(I forgot to put sesame seeds on top and just floured before slashing. And once again, the slashes were not deep enough!)
It’s made with a “flying” sponge – which apparently means that all the yeast is in it and makes for a faster bulk fermentation. It is faster than the other semolina breads I’ve tried, but I guess faster isn’t always better.
I really think I did everything right with this one! Okay, ALMOST everything.
I admit: I was scared of another raw-in-the-middle disaster, so I baked this a bit longer than I was supposed to. I was planning to give it 40 minutes at 460°. After 30 minutes, it was alarmingly dark, so I tented it and turned the temp down to 450°.
I don’t think overbaking was solely responsible for the ultimate dryness of this bread, though I will take about 20% responsibility.
The outside looked good, and we even made a good-faith effort to wait for some cooling to take place before slicing it… and waah! The crumb is SO fine! And the flavour, so dry!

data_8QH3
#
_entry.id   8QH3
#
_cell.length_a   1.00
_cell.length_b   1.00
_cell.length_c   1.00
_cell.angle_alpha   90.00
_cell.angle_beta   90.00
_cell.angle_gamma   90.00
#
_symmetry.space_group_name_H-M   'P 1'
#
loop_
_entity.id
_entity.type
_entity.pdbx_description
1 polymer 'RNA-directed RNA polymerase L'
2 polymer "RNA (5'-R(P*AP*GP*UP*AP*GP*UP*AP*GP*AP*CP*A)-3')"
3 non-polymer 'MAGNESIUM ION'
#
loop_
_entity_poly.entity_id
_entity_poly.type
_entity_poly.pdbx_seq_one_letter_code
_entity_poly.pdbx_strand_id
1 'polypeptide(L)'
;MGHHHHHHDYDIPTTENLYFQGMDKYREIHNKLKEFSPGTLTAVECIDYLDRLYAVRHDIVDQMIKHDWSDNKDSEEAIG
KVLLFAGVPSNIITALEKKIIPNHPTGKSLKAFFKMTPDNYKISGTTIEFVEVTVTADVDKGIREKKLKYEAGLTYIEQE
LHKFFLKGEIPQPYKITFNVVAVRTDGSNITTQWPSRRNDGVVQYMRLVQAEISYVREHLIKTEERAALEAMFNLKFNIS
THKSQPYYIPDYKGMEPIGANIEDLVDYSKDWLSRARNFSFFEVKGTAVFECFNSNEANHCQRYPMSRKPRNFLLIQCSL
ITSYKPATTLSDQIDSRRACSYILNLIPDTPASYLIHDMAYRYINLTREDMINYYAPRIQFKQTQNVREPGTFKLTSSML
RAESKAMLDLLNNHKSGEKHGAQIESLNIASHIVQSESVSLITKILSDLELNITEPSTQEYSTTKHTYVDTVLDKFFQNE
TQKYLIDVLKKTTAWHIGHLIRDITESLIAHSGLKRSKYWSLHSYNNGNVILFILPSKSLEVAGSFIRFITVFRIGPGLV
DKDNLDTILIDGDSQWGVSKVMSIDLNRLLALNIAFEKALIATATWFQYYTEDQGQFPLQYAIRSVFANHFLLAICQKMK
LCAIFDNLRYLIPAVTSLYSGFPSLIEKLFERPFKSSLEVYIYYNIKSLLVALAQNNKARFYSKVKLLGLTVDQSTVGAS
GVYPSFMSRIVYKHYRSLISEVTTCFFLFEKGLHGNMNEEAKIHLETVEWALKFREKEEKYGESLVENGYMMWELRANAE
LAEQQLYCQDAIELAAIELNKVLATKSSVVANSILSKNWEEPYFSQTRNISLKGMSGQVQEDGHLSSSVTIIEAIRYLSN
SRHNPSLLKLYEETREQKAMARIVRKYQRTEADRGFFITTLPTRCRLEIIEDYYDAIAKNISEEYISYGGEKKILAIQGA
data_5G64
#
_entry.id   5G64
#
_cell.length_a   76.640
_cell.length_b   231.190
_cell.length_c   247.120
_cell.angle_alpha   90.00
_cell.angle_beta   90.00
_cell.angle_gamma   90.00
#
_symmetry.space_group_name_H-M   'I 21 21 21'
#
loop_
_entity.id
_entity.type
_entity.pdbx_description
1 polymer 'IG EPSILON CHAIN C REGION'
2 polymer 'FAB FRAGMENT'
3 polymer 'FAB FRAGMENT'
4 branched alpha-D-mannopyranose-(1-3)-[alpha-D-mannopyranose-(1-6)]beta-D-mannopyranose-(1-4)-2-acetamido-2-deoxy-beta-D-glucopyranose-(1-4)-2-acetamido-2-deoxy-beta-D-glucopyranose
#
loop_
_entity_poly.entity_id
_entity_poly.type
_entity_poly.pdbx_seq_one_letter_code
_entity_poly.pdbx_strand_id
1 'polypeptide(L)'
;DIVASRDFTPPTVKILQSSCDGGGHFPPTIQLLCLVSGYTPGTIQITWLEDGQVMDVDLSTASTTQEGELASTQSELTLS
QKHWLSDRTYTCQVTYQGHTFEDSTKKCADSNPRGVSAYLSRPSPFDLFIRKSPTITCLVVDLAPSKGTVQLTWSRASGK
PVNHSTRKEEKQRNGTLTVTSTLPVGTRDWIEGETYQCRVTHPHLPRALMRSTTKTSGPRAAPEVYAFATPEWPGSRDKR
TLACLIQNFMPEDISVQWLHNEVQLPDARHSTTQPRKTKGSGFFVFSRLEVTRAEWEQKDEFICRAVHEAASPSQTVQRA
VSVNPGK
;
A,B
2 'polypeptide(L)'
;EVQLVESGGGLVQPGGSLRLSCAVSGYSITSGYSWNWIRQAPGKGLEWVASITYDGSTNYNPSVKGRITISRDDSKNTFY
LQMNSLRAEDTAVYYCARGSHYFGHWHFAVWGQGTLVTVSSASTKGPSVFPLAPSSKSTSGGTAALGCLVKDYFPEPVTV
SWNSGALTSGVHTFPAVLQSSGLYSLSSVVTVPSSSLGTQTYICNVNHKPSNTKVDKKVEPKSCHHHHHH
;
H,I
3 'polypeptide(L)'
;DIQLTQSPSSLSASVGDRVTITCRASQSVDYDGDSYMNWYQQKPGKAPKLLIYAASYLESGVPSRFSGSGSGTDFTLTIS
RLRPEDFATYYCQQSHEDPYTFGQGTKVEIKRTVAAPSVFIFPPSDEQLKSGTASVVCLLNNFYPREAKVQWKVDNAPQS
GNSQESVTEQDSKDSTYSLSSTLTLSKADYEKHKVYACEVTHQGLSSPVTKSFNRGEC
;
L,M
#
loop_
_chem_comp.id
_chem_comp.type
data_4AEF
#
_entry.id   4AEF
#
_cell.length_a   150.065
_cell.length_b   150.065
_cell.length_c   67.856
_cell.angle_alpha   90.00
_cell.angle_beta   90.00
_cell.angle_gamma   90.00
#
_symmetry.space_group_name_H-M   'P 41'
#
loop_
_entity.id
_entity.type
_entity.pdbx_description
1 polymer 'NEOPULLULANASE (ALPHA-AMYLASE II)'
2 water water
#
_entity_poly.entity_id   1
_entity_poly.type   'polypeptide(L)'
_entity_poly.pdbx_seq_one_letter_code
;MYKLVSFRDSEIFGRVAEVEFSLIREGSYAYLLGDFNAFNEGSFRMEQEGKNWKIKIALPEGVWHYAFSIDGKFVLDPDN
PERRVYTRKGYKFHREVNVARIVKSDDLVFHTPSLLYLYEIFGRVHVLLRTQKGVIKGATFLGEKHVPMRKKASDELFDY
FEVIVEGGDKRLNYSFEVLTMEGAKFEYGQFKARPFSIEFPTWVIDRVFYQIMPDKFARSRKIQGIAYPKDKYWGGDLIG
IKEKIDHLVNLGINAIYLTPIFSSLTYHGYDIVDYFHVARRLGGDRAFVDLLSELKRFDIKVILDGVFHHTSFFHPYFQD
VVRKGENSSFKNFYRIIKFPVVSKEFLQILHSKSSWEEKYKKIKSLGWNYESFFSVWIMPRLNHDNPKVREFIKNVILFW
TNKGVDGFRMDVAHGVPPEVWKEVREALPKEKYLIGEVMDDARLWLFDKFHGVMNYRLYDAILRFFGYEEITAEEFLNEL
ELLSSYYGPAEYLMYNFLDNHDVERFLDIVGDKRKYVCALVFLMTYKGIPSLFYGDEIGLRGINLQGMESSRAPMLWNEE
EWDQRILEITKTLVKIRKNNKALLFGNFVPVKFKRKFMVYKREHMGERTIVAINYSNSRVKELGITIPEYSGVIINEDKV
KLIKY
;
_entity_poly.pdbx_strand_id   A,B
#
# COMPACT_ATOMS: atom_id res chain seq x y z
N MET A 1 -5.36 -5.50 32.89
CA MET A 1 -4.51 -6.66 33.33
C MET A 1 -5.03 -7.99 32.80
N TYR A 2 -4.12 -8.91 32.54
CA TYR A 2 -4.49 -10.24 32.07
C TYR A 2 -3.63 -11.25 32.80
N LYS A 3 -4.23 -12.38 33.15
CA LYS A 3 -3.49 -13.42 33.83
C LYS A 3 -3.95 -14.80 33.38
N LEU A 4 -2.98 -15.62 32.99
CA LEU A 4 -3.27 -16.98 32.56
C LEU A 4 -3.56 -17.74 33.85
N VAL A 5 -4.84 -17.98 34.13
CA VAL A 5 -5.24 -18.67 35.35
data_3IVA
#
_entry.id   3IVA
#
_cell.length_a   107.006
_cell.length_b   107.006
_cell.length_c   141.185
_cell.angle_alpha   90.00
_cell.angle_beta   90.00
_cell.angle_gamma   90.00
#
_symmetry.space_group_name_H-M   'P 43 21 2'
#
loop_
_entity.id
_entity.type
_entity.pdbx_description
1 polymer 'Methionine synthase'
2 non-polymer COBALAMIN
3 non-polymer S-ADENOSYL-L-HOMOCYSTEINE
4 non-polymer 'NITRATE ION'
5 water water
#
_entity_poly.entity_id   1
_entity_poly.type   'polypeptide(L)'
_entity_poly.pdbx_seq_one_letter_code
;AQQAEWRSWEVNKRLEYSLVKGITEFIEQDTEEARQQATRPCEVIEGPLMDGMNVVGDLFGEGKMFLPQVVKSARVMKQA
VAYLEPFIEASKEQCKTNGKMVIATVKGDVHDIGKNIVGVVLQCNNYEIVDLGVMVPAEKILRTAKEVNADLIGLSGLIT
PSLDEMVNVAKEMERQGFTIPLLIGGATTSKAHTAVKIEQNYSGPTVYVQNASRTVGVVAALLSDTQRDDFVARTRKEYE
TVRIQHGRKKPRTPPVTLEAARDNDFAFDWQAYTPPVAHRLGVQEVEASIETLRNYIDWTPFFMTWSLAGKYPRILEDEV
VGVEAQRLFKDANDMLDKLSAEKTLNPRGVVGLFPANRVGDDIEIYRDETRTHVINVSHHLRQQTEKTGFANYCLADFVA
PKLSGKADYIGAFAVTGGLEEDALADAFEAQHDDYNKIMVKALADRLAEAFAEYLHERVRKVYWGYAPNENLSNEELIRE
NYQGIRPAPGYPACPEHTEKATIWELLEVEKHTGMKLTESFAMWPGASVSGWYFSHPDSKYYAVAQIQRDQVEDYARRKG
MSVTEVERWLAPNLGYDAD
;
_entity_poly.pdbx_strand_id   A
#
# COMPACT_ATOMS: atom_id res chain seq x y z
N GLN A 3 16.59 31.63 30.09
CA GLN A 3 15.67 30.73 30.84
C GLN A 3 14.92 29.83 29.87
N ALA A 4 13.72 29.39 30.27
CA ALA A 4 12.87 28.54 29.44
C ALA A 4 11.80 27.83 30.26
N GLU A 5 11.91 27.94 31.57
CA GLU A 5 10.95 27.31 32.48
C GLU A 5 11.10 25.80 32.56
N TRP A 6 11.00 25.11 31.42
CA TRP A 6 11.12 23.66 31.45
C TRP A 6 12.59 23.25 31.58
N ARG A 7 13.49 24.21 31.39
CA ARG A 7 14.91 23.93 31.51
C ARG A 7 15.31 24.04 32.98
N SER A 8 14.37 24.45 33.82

Luckily, I was serving it with fall stew, so nobody noticed the dryness… :-)
Did I overmix it? I used the food processor, probably for about 30 seconds. The dough was still quite moist, though it had more structure than a no-knead dough. I dunno…
So I’m still wondering whether I went wrong, or whether it’s just not a fantastic recipe.
I was surprised to see it amid all of Hamelman’s slow-rise, extensively pre-fermented formulas. If this is his nod to faster bread, the book is fine without it, in my opinion.
Here: you can have the rest of the piece…
Hey, here’s a recipe for semolina rolls – made with gritty semolina, NOT durum flour – that look like hedgehogs. Maybe I should add those to the list of future bake projects…